Monday, 17 December 2007

Bethlehem blues

Aside from hopes of yuletide snow and Wii computer games - climate change and looming recession, notwithstanding - Christmas, for many western kids, is still somewhat synonymous with the Little Town of Bethlehem.

Well, it was for me. And, even as I grew older and shed those infant - and most of my religious - illusions, that charming little association held. Perhaps it was the pleasing memory of getting a part in the Nativity play at primary school - alright, so I was 'just' a shepherd, but carried the role, I thought, with a certain 'pastoral presence' - yes, another happy childhood - or, maybe still, adult -illusion.

How odd, this Christmas, to reflect on my recent visit to the Little Town, and for the now predominant association to be the monstrous Apartheid Wall surrounding it. Not Manger Square. Not even the intimate Church of the Nativity, with its special symbolism. Just that faceless expanse of concrete inhumanity. How the Israeli Occupation deprives us even of our childish reverie.

Indeed, most of my mental images of Bethlehem are now of jarring, oppressive things: the queues of humiliated Palestinians lined-up beneath the towering wall waiting to be processed; the brutal checkpoint installation with its panopticon surveillance; the anonymous poverty just a few minutes walk from Manger Square; the sight of a nearby Israeli settlement, all affluent, coy and self-contained while the besieged Palestinains struggle to maintain essential services.

Palestinian existence. A people walled-in, their history and landmarks stolen. A topography of hidden, shameful purges and cultural vandalism which, as Ilan Pappe reminds us, extends across this Zionist-cleansed land:

"All over Israel many new settlements and national parks have become part of the country's collective memory without any reference to the Palestinian villages that once stood there, even where there are vestiges, such as an isolated house or a mosque, which visibly attest to the fact that people used to live there as recently as 1948." (1)
And shamefully hidden, too, by Zionist historiography, the crushing truth of how that erasure of people and their ordinary, simple lives came about.

Pappe describes in vivid and forensic detail how Ben-Gurion's Consultancy - the inner cabal of Zionist elites - met, planned and approved their own version of a final solution for the mass removal and murder of the Palestinian population. With the British Mandate coming to a close, Hagana, Irgun and Stern Gang forces had already used multiple "retaliatory" pretexts for extinguishing Palestinian villages. And from the infamous Long Seminar (31 January 1948) came Ben-Gurion's "green light" and execution of a policy intended to "cause optimal damage and kill as many villagers as possible." (2).

Under Plan Dalet, villages like Deir Yassin witnessed the ruthless reality of the Consultancy's ethnic cleansing policy, as recounted here by Fahim Zaydan, a twelve year old Palestinian at the time, who saw his entire family murdered before his eyes:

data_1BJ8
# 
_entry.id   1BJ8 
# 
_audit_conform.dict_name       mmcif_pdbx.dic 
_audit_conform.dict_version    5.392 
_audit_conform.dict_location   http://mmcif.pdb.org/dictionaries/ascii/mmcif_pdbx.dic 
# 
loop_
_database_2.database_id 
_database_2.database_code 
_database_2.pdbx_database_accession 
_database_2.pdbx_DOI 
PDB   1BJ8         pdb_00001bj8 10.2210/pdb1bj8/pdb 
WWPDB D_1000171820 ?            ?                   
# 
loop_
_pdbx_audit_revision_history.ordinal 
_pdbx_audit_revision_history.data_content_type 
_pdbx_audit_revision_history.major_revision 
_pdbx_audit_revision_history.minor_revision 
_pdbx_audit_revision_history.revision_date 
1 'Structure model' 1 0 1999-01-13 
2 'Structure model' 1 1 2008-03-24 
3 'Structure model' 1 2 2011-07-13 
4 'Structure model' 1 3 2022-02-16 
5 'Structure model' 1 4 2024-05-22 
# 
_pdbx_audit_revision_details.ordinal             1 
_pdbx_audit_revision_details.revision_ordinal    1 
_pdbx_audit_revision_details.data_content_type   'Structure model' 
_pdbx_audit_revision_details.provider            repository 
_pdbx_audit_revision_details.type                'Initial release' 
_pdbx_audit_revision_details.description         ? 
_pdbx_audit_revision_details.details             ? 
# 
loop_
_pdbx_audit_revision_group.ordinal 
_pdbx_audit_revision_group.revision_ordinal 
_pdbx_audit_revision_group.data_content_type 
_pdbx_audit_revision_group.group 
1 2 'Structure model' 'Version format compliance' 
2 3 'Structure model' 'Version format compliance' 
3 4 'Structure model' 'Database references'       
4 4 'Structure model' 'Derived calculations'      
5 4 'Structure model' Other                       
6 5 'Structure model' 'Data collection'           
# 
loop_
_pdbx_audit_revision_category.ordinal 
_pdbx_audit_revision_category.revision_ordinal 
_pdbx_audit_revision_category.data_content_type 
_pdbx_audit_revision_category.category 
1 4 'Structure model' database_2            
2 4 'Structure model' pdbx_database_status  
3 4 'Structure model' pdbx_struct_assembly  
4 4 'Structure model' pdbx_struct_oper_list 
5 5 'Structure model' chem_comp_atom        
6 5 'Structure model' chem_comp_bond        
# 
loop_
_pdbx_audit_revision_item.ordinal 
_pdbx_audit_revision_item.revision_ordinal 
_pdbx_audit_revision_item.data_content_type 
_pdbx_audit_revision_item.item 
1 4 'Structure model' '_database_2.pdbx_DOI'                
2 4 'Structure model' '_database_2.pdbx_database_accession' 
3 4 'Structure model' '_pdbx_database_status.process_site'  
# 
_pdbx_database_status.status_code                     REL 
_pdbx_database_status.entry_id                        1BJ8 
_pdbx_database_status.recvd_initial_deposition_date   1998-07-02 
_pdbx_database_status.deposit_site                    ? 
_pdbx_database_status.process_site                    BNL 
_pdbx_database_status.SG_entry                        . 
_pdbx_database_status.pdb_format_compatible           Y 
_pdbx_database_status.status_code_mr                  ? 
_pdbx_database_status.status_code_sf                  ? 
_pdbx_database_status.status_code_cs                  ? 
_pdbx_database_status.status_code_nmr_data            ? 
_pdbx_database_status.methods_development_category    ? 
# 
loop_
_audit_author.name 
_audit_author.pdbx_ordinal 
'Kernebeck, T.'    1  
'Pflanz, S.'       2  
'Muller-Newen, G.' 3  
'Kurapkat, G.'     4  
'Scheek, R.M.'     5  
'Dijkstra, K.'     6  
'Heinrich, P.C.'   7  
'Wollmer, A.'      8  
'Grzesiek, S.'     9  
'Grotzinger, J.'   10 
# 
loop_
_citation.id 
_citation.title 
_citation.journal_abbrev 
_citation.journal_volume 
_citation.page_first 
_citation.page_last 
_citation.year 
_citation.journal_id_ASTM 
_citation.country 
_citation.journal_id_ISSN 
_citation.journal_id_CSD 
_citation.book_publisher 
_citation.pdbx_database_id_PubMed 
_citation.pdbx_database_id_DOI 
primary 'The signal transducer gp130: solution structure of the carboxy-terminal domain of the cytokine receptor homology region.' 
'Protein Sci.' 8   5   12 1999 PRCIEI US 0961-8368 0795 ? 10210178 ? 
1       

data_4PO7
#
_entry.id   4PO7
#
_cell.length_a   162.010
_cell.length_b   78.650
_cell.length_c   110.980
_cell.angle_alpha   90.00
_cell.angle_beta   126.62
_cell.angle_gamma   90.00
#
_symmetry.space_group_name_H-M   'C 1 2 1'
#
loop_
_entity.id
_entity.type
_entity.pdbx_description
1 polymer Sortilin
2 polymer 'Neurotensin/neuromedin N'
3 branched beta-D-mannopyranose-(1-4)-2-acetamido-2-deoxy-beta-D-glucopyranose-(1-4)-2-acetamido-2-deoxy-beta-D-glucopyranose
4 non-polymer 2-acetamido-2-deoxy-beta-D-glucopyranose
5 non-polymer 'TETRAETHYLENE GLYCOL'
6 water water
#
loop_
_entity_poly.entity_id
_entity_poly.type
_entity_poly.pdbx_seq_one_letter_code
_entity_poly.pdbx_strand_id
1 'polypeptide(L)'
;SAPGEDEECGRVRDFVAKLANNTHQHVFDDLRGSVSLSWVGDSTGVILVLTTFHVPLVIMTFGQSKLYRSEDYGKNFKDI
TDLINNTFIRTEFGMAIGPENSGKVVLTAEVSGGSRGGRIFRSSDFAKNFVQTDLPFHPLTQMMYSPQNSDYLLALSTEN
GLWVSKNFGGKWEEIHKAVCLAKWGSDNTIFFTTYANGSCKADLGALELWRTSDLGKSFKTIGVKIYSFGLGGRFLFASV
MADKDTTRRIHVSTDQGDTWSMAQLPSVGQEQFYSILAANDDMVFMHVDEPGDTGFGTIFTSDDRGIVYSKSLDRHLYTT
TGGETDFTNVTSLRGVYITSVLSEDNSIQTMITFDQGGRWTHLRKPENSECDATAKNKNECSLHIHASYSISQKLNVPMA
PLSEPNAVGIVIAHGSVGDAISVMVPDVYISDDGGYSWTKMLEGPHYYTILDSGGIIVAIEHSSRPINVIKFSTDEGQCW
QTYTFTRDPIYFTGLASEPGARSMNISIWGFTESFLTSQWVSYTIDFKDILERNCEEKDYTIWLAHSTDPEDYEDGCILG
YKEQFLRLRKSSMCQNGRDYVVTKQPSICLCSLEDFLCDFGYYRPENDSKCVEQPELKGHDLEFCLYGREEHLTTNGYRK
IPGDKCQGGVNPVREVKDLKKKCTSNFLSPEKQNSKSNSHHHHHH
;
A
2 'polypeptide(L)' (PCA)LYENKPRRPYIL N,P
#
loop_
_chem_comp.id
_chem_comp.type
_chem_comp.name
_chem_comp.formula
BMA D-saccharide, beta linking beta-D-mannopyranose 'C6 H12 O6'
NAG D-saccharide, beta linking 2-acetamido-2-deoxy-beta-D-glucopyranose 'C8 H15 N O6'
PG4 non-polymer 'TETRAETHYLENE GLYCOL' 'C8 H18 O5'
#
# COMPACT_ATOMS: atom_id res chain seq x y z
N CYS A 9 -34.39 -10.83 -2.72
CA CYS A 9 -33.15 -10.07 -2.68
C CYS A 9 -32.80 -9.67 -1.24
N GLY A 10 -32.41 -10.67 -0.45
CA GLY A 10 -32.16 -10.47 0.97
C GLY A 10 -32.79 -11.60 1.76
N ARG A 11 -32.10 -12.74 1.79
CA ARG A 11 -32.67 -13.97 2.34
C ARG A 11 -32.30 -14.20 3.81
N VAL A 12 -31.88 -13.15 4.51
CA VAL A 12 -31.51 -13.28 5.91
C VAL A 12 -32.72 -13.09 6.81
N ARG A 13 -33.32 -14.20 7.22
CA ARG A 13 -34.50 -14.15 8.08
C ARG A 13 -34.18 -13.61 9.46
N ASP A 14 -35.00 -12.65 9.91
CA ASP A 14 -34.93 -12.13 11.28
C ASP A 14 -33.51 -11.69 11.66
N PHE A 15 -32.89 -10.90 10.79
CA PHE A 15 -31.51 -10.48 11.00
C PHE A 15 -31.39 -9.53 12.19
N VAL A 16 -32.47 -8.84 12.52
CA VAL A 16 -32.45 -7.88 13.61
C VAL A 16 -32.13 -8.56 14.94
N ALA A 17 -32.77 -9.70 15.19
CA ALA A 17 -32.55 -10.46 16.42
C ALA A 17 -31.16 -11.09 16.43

"They took us out one after the other, shot an old man and when one of his daughters cried, she was shot too. Then they called my brother Muhammad, and shot him in front of us, and when my mother yelled, bending over him - carrying my little sister Hudra in her hands, still breastfeeding her - they shot her too." (3)
The pain of such experiences are written on every Palestinian face. And that daily pain goes on. In the ritual humiliation of the West Bank people. In the wicked Israeli and international starvation of Gaza, a siege the 'civilized' European Union has wilfully served to enforce while knowing all-too-well the extent of Israel's own terrorist agenda and extra-judicial murder of Palestinians.

Exiled Palestinians, the world over, are also marked by the ongoing catastrophe. At our Palestinian support stall, some ethnic Palestinians, their families now many-generational parts of the mass exclusion, cannot even bear to look at the piles of photos we keep of the West Bank. One fine man, whose family fled in '48, recently stood reflecting with us, his quiet, dignified eyes filling-up as we talked of our own time in the refugee camps, of the routine dehumanisation and how he and his family remain lost among that discarded diaspora.

Up the street, amid the festive shoppers, a Salvation Army band played Oh Little Town of Bethlehem. And it occurred to me that no amount of Western refuge, new-land 'belonging' or consumer 'well-being' can compensate for the loss of one's home and right of return to that homeland. And I understood how only the exiled can understand the psychology and pain of exile.

And, again, those lingering thoughts and images of Bethlehem. Of oppressive security towers and trapped people. Little Town. Enclosed and humbled. Dusty, sad streets. Ragged kids kicking around, their tiny frames and paltry lives dwarfed by the wall.

Yet, something else. Something very particular and much more redeeming, a somehow defining association of resistance and hope: the wonderful spirit and generosity of those people we met and spent our time with in the town's Azeh and Aida Refugee Camps. Of all those smiling children. Of all those parents struggling, quietly, valiantly, to raise and protect them. Of our resilient friends running the little projects helping to keep their hopes alive. And of a kind man and his family who took us into his and other homes in one of the camps, to witness and share, in happy empathy, a little part of their lives.

To them and all our other Palestinian friends this Eid-ul-Adha and Christmas, my own humblest expressions of thanks and love.


1. Ilan Pappe, The Ethnic Cleansing of Palestine (Oneworld: 2006), p 89.

2. Ibid, p 64.

3. Ibid, p 90.